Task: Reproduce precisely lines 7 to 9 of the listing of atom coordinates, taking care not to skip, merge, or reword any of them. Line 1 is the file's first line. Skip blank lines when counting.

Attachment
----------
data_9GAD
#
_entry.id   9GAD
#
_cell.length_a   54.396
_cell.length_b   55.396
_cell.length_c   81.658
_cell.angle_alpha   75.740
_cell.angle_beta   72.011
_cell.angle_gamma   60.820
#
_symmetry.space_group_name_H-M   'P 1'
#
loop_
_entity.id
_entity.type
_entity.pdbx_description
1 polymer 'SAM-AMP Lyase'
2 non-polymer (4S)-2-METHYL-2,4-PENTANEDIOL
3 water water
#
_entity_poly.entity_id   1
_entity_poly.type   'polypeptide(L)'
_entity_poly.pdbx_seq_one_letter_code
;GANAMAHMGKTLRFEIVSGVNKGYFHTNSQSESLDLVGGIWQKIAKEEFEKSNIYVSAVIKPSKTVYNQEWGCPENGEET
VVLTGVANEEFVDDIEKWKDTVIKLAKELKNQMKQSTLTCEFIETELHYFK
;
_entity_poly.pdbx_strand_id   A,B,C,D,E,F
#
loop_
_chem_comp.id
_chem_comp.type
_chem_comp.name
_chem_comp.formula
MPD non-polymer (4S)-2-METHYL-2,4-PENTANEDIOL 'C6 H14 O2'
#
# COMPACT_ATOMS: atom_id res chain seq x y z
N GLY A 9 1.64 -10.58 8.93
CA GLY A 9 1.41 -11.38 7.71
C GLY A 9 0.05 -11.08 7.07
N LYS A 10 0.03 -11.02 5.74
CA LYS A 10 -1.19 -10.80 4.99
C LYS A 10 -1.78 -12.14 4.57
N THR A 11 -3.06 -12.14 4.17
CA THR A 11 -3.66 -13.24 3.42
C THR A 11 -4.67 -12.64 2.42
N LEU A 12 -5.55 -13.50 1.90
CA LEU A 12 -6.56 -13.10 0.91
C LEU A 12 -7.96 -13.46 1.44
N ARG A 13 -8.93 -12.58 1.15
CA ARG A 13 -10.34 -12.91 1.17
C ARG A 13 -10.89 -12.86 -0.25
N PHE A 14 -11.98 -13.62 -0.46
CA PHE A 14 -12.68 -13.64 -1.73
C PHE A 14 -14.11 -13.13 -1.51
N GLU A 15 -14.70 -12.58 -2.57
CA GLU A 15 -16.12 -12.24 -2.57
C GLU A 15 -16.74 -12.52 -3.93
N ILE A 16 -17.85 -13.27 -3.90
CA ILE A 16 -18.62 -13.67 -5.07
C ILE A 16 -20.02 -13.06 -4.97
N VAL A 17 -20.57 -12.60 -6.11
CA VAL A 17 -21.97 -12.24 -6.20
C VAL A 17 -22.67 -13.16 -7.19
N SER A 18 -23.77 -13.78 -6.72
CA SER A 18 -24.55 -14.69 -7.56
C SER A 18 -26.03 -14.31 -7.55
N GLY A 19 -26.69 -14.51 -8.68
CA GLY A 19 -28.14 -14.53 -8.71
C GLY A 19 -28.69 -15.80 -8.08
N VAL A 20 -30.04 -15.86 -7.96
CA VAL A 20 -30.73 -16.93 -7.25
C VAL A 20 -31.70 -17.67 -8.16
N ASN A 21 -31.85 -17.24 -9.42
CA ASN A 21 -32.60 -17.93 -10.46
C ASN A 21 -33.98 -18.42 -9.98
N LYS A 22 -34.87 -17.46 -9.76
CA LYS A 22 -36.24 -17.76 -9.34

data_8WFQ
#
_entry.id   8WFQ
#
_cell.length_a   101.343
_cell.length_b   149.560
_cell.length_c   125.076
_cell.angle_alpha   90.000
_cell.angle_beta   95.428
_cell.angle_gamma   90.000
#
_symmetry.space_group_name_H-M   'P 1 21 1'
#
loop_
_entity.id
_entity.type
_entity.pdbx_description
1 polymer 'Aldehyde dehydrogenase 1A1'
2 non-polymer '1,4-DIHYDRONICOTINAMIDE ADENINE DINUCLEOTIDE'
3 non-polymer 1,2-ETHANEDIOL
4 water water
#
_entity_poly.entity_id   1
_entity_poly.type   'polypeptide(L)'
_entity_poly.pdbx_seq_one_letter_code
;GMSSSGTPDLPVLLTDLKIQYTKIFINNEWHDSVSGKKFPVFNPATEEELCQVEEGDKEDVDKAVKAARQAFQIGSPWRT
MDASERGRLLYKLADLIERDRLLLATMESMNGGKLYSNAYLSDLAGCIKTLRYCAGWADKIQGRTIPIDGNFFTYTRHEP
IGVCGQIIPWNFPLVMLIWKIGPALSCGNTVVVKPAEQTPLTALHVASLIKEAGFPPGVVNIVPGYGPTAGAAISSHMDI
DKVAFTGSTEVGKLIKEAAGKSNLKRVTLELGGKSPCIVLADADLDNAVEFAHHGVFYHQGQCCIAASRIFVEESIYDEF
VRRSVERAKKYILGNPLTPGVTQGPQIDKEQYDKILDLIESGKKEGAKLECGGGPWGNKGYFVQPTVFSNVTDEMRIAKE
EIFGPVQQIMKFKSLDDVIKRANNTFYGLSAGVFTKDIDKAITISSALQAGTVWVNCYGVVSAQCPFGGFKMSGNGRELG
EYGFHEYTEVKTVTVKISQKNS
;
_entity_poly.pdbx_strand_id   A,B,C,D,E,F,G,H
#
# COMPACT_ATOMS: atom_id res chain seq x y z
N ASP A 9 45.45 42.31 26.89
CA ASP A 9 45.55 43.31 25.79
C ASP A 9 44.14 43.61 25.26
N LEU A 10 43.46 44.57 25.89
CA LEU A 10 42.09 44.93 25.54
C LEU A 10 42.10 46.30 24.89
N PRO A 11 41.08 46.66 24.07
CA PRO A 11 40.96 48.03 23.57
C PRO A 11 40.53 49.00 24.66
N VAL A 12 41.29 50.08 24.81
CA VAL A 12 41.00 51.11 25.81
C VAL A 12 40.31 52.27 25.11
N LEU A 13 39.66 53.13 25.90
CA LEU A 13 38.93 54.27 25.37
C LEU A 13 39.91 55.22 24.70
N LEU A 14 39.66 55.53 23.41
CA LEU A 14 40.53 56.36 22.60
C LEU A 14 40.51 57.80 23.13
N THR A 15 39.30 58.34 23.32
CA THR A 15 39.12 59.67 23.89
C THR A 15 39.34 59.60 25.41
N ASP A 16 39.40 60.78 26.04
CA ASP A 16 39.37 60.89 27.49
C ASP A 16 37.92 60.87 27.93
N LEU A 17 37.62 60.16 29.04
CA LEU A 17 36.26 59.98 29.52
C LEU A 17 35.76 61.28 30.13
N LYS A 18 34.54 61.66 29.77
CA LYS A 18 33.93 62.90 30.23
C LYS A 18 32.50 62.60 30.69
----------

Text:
_cell.length_c   81.658
_cell.angle_alpha   75.740
_cell.angle_beta   72.011